Turkey Dinner Makes You Sleepy

Turkey does contain a protein called tryptophan which can act like a natural sedative.  But a large amount -- meaning more than just a few slices of turkey -- would have to be consumed alone on an empty stomach to make you feel sleepy.

"A more likely scenario is the huge number of calories that people consume rather than the turkey meat," said Dr. Lou Aronne, director of the Comprehensive Weight Control Program at Weill Cornell Medical Center in New York.

A large number of calories consumed from the whole meal produce intestinal hormones which can make you sleepy, said Aronne.

Canned Foods Contain Cancer Causing BPA

A recent report released by the Breast Cancer fund suggests that canned foods may contain traces of bisphenol A (BPA), a chemical found in the lining of cans, which has been implicated as a potential carcinogen.  Still, many experts said that not all cans contain BPA, and the levels in the cans that do have it are too small to ruin your Thanksgiving meal.

"There are more anti-cancer properties in having vegetables than not eating because of the can," said Aronne.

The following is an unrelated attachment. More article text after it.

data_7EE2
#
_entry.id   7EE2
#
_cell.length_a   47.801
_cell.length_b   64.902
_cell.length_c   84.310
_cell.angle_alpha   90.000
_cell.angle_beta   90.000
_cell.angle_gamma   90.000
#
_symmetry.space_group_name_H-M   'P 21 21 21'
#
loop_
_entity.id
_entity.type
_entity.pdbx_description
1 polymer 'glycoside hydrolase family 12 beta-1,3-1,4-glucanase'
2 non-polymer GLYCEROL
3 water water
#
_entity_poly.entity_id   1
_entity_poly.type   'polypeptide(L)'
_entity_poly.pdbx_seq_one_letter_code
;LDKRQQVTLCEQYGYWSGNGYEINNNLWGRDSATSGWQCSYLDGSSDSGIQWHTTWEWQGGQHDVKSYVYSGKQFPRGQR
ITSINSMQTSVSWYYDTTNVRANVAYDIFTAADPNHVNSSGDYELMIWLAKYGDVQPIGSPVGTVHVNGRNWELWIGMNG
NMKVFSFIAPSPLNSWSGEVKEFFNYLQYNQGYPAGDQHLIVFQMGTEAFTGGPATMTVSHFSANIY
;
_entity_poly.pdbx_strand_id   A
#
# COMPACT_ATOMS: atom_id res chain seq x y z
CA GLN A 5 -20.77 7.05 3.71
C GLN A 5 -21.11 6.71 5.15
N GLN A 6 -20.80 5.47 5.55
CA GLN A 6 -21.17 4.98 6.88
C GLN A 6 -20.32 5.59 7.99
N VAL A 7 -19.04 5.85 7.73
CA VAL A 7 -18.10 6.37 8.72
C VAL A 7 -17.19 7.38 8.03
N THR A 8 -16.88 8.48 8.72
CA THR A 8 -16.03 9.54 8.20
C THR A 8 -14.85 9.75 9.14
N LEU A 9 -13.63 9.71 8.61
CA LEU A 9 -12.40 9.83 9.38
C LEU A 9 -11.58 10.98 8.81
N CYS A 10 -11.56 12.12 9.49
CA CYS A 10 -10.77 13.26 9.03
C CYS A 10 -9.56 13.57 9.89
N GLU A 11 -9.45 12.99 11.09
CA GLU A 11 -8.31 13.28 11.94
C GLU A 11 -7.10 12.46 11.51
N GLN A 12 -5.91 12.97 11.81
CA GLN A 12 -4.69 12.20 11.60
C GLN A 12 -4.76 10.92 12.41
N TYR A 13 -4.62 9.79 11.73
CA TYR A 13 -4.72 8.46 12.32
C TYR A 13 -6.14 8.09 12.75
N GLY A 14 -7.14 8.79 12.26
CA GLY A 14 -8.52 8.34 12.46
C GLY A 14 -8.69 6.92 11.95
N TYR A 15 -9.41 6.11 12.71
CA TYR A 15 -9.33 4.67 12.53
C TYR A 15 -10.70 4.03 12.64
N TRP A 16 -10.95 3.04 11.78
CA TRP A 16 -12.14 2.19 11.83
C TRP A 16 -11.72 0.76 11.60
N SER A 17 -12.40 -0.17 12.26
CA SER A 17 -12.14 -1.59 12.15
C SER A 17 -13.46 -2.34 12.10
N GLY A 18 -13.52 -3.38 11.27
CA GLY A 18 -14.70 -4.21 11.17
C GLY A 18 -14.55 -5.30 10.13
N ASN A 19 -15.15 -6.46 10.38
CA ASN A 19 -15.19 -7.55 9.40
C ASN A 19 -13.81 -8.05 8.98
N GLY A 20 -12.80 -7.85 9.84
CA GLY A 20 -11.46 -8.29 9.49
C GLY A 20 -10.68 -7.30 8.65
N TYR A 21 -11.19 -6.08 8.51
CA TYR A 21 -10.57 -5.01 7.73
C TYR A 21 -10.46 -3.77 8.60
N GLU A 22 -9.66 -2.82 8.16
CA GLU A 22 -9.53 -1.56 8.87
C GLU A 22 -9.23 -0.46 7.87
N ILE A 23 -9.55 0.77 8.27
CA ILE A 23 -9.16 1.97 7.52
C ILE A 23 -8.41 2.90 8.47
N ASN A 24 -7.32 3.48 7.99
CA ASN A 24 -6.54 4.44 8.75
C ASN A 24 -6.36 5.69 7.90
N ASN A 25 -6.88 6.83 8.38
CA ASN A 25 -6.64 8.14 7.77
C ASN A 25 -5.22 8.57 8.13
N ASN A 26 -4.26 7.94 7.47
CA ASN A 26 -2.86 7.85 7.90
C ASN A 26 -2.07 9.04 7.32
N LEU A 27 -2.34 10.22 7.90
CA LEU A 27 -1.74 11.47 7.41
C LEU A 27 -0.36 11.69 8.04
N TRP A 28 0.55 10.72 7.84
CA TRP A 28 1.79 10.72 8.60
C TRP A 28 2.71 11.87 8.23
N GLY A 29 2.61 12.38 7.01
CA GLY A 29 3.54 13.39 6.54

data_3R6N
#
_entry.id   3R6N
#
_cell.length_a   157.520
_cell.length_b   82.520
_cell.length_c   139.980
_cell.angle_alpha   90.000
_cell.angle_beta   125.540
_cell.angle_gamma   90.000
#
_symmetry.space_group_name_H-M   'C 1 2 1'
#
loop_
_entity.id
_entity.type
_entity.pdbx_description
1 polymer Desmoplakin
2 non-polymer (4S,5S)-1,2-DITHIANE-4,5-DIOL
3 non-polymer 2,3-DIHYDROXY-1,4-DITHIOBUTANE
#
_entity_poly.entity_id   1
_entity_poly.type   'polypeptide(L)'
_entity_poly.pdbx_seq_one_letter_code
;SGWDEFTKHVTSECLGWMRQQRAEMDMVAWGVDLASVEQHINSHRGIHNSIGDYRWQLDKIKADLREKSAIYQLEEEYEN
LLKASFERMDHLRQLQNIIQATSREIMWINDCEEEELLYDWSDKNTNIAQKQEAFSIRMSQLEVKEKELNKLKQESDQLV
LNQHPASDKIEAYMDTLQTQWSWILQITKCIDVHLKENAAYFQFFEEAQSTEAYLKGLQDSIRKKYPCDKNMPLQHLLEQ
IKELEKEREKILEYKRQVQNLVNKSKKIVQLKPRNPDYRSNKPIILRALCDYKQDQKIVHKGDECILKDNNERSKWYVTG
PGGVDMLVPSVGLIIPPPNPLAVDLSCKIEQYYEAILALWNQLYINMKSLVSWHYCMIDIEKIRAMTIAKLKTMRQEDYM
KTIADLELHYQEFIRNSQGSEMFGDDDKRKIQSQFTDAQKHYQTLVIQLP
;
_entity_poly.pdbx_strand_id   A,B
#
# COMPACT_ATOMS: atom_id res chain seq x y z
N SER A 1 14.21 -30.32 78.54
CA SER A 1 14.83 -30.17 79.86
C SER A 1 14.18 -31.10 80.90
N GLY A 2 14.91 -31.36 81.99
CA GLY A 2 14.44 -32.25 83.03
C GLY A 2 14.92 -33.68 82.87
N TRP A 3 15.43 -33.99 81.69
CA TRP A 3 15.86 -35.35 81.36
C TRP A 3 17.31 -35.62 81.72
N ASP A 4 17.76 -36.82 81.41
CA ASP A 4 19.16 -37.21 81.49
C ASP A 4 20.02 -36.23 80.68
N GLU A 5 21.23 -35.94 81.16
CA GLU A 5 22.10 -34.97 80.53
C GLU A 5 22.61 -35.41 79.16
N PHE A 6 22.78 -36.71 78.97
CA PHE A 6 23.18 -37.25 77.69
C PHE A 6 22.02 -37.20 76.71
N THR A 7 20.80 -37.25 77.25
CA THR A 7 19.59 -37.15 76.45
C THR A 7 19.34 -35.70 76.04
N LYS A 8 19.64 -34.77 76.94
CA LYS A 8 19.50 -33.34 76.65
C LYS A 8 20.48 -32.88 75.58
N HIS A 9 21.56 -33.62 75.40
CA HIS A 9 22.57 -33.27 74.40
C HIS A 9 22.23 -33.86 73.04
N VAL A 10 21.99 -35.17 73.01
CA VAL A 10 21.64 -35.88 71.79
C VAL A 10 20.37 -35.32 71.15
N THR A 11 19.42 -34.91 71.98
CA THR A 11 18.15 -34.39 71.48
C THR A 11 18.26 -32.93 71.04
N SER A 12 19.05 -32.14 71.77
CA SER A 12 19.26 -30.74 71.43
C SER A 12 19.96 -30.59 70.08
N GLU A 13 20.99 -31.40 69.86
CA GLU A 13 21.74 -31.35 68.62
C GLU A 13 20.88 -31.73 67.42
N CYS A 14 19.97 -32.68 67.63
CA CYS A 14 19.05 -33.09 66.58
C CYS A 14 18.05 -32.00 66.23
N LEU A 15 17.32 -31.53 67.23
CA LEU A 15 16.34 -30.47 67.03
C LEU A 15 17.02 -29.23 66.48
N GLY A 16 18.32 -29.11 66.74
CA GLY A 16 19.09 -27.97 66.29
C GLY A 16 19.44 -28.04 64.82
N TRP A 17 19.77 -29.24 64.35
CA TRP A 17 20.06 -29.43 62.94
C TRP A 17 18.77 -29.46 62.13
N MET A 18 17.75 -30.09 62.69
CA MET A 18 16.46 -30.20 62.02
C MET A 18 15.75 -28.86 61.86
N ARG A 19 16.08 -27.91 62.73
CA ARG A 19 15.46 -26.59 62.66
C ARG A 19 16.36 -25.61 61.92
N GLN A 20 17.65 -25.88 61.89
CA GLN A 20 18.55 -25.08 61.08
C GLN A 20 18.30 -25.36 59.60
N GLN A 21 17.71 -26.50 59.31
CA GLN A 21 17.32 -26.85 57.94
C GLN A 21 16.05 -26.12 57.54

Drinking More Can Cure that Holiday Hangover

"Most hangover cures are by and large not effective besides sleeping and hydrating with water," said Arrone.

Drinking more will only help you get drunk again, which is only a temporary cure for what's sure to be a stronger hangover, he said.  Worse, drinking alcohol to cure a hangover could lead to more dehydration, which can lead to serious health problems.

Holiday Desserts Can Cause Acne

Acne is due to hormone changes in the body and not by consuming sweet or fried food, experts said.

"The problem is that high-fat finger foods gets greasy and you put those fingers up to your face," said Keith Ayoob, Director of the Nutrition Clinic at the Albert Einstein College of Medicine in New York.  "If you don't wash carefully and often, this may clog pores."

Salmonella from Turkey Stuffing

Stuffing a turkey while raw or not fully cooked can contaminate the stuffing with bacteria like salmonella.  Heat can kill some of the bacteria, but because the stuffing is hidden inside the turkey, some of it may not reach the 160 degrees needed to kill off the bacteria.

"If it does reach that temperature then the bird could be overdone," said Ayoob.